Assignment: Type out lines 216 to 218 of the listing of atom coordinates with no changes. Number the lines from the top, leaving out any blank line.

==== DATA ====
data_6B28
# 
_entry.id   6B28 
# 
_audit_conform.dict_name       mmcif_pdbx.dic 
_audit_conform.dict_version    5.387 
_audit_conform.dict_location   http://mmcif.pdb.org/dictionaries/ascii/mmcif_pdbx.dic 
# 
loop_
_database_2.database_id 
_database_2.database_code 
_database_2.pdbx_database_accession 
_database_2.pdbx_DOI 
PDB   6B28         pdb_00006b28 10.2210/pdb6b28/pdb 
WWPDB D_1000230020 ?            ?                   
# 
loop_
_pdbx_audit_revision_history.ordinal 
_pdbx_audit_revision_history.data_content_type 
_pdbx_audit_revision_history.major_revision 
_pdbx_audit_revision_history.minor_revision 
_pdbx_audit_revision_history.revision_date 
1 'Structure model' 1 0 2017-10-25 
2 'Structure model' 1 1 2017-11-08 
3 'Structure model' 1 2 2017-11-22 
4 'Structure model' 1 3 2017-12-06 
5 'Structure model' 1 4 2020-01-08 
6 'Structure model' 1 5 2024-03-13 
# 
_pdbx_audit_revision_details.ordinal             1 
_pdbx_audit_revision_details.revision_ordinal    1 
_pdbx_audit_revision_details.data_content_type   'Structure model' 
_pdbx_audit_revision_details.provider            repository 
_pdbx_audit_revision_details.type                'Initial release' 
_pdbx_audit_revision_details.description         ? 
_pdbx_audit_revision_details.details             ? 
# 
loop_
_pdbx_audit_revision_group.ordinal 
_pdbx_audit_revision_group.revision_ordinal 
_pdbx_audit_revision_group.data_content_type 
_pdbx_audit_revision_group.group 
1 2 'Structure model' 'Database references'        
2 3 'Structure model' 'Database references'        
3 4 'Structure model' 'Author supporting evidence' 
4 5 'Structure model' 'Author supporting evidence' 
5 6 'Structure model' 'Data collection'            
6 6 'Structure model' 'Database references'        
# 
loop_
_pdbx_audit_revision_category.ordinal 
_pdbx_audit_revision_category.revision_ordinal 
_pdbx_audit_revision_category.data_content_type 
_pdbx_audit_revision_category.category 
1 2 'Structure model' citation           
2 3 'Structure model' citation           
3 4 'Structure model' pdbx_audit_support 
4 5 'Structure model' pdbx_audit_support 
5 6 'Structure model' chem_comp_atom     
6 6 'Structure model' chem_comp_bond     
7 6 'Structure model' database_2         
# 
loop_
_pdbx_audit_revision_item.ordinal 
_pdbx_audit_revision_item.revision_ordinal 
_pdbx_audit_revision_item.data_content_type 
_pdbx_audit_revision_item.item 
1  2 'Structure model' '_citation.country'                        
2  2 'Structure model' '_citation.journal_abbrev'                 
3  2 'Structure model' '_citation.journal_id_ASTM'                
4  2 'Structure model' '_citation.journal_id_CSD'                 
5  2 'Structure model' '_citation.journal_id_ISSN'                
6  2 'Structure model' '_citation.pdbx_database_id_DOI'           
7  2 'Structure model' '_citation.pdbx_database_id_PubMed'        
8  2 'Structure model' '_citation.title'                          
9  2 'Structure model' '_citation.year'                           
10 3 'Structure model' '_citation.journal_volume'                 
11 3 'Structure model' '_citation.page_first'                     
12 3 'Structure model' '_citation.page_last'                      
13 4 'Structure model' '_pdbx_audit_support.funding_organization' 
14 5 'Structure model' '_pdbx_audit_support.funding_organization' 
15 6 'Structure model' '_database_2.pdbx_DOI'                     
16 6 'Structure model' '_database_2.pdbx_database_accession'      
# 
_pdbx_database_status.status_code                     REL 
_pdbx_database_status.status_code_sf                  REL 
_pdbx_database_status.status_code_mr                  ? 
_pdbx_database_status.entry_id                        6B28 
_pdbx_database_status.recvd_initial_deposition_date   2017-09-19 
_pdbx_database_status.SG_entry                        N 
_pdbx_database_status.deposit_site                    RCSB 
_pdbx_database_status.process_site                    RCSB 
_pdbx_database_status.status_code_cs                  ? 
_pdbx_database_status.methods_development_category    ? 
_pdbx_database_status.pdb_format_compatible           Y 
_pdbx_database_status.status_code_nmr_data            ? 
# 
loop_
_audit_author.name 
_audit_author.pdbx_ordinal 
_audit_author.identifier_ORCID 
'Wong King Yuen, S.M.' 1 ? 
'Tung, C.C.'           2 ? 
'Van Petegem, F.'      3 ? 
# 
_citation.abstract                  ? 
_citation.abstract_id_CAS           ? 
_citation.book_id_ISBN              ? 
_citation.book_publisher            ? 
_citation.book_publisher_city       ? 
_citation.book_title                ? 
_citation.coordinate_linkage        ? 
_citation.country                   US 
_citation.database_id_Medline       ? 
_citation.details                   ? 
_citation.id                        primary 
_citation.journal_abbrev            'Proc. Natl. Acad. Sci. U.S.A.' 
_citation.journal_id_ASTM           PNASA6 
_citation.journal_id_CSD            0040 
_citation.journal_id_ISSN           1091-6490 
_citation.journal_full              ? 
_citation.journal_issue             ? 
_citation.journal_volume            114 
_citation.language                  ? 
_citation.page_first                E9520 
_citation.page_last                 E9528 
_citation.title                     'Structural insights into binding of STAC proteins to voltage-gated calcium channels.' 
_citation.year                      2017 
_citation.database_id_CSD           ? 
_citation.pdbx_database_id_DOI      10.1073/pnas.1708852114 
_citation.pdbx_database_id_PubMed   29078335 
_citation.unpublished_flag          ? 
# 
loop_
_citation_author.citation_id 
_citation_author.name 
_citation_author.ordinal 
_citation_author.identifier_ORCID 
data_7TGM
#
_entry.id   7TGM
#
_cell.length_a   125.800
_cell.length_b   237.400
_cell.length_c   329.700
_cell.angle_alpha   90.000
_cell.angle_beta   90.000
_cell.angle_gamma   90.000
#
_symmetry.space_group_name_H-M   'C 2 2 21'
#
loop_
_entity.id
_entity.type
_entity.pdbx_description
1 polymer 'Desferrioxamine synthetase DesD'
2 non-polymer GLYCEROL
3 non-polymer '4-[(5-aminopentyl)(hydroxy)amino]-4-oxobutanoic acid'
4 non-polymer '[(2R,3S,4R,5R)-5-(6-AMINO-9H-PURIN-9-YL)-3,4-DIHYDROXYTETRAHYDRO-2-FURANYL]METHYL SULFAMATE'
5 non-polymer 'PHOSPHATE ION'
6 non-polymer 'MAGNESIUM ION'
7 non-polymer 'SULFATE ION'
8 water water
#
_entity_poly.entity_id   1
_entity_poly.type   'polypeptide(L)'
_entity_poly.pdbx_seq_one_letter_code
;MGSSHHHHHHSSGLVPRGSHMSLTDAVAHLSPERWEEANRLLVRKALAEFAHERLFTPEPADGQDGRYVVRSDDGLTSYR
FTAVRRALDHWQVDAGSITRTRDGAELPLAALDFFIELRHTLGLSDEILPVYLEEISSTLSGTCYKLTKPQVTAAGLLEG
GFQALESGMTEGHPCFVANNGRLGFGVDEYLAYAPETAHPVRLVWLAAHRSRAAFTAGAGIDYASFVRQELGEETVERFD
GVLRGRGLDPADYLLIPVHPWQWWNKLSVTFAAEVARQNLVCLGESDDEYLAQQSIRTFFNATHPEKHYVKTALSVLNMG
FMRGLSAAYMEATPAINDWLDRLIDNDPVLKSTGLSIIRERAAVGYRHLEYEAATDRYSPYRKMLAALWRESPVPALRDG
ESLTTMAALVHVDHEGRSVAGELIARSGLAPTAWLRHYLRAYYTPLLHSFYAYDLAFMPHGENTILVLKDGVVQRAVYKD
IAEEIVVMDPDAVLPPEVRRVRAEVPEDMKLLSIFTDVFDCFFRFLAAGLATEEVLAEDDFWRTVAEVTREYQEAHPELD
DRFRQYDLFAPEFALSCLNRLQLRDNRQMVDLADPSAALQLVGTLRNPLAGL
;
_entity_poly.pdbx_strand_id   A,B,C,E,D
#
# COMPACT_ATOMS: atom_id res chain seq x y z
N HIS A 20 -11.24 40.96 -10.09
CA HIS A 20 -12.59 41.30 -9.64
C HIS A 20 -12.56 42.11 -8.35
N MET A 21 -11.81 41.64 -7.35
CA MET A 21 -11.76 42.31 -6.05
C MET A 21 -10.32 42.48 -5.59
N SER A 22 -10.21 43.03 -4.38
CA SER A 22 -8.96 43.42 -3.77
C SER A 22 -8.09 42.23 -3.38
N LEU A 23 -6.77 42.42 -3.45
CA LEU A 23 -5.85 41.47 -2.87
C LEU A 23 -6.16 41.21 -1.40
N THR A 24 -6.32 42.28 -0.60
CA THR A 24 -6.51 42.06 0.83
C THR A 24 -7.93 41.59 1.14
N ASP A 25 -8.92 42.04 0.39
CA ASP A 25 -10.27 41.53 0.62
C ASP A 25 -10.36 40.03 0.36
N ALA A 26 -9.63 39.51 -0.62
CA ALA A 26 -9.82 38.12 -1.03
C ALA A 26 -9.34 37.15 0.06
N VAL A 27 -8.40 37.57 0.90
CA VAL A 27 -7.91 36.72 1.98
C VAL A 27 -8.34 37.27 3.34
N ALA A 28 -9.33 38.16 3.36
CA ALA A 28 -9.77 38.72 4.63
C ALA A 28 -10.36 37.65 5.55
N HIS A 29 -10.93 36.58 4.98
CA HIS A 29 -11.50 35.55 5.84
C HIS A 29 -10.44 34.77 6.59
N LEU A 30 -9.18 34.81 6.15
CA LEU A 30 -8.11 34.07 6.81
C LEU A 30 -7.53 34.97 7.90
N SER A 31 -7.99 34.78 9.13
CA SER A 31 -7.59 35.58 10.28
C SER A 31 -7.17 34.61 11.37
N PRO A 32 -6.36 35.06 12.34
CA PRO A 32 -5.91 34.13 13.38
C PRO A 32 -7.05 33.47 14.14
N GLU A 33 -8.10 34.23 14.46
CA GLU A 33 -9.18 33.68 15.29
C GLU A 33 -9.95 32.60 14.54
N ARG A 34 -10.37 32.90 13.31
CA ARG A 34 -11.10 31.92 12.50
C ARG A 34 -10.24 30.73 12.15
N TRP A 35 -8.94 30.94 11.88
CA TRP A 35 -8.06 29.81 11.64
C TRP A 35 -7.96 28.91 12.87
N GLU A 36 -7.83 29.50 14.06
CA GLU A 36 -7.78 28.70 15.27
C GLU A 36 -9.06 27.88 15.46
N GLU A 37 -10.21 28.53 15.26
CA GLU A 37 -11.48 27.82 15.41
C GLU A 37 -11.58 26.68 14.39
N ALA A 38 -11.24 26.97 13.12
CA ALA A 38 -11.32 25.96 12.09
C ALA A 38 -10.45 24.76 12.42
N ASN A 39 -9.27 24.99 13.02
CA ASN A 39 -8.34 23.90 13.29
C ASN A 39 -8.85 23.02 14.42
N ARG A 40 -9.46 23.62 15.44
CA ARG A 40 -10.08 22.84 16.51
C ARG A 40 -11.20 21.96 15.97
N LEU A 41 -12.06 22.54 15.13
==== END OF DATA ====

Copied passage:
N PRO A 32 -6.36 35.06 12.34
CA PRO A 32 -5.91 34.13 13.38
C PRO A 32 -7.05 33.47 14.14